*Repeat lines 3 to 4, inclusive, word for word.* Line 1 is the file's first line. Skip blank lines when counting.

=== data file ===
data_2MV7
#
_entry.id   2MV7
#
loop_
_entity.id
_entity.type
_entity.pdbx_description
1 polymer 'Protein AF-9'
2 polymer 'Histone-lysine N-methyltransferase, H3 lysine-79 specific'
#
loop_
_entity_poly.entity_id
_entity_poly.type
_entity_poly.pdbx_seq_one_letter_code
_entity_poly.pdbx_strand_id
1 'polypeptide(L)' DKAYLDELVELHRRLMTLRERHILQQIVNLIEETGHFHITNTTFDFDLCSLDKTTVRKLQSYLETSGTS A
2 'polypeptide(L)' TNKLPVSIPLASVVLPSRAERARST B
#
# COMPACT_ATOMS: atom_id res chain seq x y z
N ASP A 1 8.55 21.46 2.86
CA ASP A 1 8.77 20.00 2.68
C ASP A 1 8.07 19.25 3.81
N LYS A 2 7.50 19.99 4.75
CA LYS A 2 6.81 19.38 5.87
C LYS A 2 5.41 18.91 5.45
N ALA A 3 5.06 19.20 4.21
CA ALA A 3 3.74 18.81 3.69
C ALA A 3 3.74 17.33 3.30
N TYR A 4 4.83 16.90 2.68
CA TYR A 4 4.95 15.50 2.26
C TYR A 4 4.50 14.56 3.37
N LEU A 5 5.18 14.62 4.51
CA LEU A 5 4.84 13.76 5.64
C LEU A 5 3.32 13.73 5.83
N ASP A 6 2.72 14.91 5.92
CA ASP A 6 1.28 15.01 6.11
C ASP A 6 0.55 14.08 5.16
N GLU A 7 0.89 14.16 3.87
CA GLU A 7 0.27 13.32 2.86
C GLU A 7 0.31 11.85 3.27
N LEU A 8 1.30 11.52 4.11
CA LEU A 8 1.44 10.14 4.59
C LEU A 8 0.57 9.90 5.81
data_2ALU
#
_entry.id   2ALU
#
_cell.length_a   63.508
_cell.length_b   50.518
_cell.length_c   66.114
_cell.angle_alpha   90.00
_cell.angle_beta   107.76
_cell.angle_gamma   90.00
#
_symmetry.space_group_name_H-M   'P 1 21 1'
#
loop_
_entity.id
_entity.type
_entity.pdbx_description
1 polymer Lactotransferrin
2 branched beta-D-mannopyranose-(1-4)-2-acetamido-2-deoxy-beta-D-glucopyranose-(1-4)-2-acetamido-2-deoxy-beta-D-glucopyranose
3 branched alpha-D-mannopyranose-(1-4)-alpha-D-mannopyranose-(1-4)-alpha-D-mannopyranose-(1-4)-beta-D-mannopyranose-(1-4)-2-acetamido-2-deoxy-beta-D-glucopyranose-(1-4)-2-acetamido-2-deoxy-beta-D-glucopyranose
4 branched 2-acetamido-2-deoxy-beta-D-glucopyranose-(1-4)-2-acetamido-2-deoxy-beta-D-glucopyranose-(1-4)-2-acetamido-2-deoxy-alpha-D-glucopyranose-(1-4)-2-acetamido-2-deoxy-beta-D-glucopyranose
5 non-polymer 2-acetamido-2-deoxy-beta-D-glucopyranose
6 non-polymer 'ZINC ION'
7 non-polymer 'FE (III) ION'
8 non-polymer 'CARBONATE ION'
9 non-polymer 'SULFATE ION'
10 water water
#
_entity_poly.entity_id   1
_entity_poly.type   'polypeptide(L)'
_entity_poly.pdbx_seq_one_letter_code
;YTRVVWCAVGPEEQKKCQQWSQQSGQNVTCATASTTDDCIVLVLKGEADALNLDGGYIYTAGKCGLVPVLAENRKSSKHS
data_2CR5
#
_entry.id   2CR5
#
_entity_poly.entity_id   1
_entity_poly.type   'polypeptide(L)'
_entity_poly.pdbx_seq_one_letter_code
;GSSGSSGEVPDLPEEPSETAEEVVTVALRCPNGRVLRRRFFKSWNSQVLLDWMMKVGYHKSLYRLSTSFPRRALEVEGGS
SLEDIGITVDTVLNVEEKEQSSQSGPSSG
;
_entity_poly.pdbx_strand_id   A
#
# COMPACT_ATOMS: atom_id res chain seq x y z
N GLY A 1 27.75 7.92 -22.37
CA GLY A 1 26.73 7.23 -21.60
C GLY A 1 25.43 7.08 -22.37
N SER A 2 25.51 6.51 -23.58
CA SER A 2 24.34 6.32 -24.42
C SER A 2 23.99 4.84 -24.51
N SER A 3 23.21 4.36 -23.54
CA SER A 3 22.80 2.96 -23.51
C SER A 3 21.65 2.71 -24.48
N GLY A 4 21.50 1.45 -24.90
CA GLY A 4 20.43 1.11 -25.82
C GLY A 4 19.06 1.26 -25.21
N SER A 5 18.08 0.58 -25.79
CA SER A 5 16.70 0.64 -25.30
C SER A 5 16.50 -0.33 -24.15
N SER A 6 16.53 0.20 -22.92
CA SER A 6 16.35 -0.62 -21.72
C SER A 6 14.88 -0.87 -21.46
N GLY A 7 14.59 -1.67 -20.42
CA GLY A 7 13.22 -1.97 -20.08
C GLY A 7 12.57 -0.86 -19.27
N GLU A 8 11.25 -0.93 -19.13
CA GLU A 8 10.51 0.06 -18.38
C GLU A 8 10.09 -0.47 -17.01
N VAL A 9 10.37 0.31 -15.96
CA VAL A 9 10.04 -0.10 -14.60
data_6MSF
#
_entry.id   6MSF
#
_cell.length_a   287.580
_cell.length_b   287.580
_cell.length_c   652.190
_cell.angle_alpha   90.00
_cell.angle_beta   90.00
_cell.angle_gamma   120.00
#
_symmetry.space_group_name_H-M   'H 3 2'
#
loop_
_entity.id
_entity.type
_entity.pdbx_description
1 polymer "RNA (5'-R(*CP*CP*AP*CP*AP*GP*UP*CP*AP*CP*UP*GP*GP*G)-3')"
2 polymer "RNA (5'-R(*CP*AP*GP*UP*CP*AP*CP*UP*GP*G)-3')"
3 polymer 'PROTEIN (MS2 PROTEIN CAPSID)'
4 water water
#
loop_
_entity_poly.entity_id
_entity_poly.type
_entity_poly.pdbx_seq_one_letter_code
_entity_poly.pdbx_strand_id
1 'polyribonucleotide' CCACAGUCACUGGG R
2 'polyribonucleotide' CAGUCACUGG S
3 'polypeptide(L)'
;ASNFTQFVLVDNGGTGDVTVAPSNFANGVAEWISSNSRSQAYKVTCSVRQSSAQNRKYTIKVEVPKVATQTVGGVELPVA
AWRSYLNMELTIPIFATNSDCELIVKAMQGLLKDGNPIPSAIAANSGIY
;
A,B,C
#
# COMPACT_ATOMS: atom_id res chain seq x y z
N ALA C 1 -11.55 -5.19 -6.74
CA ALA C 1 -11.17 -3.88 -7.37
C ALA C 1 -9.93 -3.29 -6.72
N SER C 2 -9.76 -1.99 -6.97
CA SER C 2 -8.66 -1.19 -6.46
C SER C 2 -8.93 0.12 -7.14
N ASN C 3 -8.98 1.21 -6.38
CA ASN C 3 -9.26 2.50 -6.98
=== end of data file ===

_entry.id   2MV7
#